Rome — Conflict, recurrent drought and volatile food prices have countries in Africa and the Near East in a hunger trap, although there is a way out, FAO Director-General José Graziano da Silva told the International Conference on Food Security in Drylands today in Doha, Qatar.
The two-day conference brings together government, academia, development agencies and banks, civil society and the private sector from 60 countries to discuss food security, water and investment in dryland countries.
It will come up with recommendations for action in the three areas to feed into future policies, strategies and investments to boost agricultural production to enhance food security and increase resilience to future prices shocks.
"We are losing the battle against hunger in Africa and the Near East," Graziano da Silva told the conference, pointing out that the number of hungry people in the regions has increased by 83 million to 275 million since the early 1990s.
"Natural resources degradation in dryland countries threatens more than two billion people," Graziano da Silva warned.
He called upon the international community to work closely with dryland countries to break the cycle of hunger, highlighting the need to:
Improve information on drylands to support sustainable management of land and water resources.
Scale up the sustainable intensification of agriculture and adapt production to climate change.
Build resilience in rural communities and increase responsible investments in agriculture and rural development.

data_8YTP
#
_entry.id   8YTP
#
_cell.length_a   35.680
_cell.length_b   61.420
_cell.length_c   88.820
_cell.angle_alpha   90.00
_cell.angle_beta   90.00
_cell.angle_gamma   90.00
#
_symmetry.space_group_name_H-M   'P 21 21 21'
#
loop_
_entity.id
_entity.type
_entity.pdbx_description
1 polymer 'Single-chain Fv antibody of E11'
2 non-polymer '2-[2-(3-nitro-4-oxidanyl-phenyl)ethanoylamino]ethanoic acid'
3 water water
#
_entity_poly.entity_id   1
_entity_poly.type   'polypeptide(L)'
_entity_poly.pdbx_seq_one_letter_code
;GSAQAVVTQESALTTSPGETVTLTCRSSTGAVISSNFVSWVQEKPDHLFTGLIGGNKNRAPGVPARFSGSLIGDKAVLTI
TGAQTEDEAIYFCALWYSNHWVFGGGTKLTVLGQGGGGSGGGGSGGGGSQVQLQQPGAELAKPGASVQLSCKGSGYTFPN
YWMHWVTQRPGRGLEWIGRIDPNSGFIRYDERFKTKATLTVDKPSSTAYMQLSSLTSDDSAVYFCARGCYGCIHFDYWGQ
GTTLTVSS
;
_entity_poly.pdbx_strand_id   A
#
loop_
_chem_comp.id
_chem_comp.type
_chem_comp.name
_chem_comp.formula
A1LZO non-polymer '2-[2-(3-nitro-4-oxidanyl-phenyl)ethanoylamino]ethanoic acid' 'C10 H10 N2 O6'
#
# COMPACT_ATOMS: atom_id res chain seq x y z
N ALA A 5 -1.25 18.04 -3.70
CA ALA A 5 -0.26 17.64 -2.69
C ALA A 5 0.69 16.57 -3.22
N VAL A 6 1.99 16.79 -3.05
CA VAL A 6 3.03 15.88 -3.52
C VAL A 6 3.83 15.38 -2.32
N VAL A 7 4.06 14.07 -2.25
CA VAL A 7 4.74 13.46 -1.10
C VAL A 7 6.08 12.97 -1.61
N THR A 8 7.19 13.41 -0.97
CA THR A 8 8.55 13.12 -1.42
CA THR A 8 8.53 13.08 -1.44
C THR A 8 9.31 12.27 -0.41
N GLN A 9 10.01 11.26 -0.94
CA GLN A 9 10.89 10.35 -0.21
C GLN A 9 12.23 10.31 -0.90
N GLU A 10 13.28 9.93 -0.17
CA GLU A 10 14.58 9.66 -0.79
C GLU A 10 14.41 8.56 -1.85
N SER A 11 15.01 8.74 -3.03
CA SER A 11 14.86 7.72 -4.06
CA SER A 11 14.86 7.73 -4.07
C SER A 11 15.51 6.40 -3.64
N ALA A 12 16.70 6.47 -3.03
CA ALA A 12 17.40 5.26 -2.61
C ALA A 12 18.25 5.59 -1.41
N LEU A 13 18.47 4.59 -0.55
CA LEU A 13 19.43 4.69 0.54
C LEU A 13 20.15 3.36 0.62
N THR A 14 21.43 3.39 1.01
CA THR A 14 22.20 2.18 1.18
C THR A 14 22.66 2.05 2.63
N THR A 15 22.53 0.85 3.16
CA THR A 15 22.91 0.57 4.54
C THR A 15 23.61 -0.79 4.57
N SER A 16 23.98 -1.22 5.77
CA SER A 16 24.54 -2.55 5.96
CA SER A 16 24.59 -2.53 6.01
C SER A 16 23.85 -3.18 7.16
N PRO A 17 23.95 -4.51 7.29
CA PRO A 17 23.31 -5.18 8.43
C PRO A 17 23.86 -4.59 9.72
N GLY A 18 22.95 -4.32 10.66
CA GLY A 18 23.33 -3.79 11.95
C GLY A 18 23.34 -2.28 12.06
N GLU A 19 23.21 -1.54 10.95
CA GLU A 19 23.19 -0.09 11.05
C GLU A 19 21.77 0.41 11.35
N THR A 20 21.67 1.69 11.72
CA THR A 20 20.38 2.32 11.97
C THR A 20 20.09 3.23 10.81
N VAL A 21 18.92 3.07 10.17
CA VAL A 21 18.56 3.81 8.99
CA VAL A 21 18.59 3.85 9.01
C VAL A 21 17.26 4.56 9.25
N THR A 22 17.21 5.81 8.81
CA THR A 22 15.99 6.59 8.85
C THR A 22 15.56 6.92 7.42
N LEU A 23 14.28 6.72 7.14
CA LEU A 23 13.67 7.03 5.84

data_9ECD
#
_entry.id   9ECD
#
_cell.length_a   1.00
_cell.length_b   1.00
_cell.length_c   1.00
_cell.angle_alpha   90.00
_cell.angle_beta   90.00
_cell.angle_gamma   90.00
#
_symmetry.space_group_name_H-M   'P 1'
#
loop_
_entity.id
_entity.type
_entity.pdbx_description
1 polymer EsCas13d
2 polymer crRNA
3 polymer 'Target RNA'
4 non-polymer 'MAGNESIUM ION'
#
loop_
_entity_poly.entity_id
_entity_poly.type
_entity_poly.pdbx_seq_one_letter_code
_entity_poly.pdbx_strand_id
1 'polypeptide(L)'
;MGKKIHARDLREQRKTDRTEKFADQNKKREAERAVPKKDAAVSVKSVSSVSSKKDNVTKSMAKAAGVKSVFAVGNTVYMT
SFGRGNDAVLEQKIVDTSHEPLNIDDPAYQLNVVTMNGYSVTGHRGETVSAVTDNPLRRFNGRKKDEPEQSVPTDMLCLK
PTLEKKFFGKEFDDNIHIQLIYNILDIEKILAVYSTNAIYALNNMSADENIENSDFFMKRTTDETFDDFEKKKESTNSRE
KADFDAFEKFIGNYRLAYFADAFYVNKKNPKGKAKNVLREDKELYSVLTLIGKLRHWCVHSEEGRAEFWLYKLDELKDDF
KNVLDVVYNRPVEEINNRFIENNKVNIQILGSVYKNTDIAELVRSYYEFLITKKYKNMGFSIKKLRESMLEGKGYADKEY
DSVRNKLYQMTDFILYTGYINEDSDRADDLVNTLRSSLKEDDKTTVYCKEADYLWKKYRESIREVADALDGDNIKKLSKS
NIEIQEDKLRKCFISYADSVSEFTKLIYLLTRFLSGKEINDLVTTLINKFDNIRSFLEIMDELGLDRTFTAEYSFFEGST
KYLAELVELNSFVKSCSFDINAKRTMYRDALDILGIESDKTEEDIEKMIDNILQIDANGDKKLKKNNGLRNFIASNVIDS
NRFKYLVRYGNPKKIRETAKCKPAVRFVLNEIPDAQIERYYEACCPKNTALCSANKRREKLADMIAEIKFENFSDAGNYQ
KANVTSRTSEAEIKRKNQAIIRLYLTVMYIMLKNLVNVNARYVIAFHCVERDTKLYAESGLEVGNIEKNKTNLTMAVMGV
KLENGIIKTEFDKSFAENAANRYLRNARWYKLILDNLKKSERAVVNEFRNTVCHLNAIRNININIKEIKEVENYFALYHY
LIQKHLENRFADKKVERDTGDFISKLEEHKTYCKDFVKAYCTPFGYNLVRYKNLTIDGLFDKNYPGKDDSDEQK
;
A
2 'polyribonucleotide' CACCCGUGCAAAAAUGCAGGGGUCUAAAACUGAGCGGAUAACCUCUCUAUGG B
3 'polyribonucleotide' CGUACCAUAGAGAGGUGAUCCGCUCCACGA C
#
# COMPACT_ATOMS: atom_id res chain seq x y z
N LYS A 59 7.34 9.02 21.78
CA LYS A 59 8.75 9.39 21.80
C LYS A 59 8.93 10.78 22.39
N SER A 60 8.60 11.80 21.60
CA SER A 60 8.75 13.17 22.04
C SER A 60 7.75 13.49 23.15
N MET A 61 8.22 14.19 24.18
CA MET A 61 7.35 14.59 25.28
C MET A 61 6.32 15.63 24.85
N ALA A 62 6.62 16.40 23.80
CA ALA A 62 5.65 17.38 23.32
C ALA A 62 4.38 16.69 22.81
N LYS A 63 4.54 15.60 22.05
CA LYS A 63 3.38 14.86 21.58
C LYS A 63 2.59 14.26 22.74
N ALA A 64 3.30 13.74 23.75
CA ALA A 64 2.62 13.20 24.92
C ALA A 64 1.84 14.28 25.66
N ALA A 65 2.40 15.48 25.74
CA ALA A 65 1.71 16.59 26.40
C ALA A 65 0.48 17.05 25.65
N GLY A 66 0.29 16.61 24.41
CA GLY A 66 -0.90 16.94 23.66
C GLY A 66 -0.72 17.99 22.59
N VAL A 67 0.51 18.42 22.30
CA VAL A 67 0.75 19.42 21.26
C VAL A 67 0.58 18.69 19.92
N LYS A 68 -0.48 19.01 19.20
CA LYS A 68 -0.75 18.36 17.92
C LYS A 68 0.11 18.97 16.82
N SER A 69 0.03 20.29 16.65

Strengthen global food security governance, building on the Committee on World Food Security (CFS), the intergovernmental food policy body.
"Perhaps the most pressing issue being debated today is investments in agriculture," he said, adding that investments needed to "respect the rights, livelihoods and resources of all those involved, especially the most vulnerable".
The FAO Director-General said views on investment expressed at the conference would feed into a two-year global consultation process that will be carried out in the framework of the Committee on Food Security to develop principles for responsible investment in agriculture.
"At the Rio+20 Sustainable Development Conference held last June, the world leaders sent out a clear message that development will not be sustainable while hundreds of millions continue to be excluded, suffering from hunger and extreme poverty," said Graziano da Silva.
"If we can find sustainable ways to ensure food security in dryland areas, then we will be well on our way to achieving a 'zero hunger' world," he concluded.
The International Conference on Food Security in Drylands is organized by the Qatar National Food Security Programme with the support of FAO and other international and regional organizations.